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Zero Conditional: certainty

We use the so-called zero conditional when the result of the condition is always true, like a scientific fact.

Take some ice. Put it in a saucepan. Heat the saucepan. What happens? The ice melts (it becomes water). You would be surprised if it did not.

IF condition result
  present simple present simple
If you heat ice it melts.

Notice that we are thinking about a result that is always true for this condition. The result of the condition is an absolute certainty. We are not thinking about the future or the past, or even the present. We are thinking about a simple fact. We use the present simple tense to talk about the condition. We also use the present simple tense to talk about the result. The important thing about the zero conditional is that the condition always has the same result.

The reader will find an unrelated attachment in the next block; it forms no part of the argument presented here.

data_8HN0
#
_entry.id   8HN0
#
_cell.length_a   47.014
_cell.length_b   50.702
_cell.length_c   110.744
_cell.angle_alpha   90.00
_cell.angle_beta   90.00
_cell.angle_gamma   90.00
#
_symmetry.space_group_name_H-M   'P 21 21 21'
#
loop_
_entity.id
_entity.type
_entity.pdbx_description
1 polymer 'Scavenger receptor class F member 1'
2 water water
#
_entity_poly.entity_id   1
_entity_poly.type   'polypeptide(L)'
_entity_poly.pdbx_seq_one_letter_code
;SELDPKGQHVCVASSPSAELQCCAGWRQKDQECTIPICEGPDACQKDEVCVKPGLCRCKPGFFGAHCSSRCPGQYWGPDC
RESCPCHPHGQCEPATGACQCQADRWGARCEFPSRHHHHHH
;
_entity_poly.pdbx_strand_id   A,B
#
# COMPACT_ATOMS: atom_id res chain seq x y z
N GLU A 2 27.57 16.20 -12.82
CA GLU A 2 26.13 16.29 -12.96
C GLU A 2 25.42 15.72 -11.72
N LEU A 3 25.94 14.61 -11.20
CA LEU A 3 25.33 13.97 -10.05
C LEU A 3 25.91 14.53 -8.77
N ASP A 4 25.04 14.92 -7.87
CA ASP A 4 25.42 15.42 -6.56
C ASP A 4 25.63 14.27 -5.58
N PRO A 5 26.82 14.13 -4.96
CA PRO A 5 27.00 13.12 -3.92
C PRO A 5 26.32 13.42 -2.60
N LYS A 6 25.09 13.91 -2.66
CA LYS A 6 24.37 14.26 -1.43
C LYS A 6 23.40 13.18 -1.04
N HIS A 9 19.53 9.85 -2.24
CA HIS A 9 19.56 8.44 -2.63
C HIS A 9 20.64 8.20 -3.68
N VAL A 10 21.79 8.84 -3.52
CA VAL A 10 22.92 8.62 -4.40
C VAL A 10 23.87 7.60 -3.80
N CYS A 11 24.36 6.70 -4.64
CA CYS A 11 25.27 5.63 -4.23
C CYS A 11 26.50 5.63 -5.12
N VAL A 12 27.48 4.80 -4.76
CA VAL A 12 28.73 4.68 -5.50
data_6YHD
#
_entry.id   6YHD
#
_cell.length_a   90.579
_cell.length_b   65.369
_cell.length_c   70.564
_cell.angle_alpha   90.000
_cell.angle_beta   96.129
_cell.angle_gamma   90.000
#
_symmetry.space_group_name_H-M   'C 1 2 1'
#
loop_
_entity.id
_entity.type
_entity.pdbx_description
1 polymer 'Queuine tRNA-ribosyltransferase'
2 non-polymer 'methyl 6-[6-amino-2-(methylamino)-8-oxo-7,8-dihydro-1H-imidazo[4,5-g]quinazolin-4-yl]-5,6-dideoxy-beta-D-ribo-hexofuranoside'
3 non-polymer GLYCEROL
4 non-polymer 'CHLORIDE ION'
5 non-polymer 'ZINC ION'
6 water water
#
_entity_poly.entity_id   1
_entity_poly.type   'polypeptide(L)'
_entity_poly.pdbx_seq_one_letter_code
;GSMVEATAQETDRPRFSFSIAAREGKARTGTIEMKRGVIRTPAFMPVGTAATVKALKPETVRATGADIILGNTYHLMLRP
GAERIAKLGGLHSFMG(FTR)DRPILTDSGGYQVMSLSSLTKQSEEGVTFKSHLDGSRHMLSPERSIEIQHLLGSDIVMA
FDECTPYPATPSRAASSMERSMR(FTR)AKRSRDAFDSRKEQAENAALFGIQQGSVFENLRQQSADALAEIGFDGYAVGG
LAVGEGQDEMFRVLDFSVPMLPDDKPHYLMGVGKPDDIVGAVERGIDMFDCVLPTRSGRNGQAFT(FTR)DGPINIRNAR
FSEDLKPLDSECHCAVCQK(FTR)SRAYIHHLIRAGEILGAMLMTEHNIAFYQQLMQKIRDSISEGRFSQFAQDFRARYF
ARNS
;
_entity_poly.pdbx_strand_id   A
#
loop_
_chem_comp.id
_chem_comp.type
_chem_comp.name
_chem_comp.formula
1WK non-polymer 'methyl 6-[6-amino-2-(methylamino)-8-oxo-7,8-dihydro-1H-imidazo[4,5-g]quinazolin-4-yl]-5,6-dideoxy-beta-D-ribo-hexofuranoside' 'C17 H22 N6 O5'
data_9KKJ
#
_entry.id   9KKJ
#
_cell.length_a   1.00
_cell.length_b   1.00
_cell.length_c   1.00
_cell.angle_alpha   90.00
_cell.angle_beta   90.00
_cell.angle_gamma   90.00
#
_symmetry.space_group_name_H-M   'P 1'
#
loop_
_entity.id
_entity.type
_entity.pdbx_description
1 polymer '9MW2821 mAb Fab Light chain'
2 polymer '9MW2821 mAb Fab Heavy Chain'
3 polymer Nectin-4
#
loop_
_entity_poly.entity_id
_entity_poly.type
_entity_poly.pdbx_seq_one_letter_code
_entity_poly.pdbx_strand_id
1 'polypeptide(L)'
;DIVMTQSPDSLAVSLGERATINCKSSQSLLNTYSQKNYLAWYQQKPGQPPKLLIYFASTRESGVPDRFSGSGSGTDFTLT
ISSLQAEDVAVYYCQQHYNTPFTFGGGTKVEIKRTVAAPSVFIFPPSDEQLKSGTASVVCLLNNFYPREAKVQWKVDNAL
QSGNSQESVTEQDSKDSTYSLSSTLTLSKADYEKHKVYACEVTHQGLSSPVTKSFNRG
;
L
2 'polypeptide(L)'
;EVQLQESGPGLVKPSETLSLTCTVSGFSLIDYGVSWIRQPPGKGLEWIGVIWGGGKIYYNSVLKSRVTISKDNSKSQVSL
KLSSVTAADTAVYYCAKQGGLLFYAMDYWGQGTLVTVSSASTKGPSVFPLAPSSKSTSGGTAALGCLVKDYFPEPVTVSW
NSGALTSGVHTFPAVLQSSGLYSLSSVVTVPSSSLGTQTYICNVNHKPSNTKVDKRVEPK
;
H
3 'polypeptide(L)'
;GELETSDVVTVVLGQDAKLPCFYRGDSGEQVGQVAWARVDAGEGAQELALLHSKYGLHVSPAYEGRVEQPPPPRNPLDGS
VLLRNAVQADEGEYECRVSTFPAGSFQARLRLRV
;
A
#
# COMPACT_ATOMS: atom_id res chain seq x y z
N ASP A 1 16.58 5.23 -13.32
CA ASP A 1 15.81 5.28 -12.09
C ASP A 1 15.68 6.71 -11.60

We can also use when instead of if, for example: When I get up late I miss my bus.

Look at some more examples in the tables below:

IF condition result
  present simple present simple
If I miss the 8 o'clock bus I am late for work.
If I am late for work my boss gets angry.
If people don't eat they get hungry.
If you heat ice does it melt?
 
result IF condition
present simple   present simple
I am late for work if I miss the 8 o'clock bus.
My boss gets angry if I am late for work.
People get hungry if they don't eat.
Does ice melt if you heat it?

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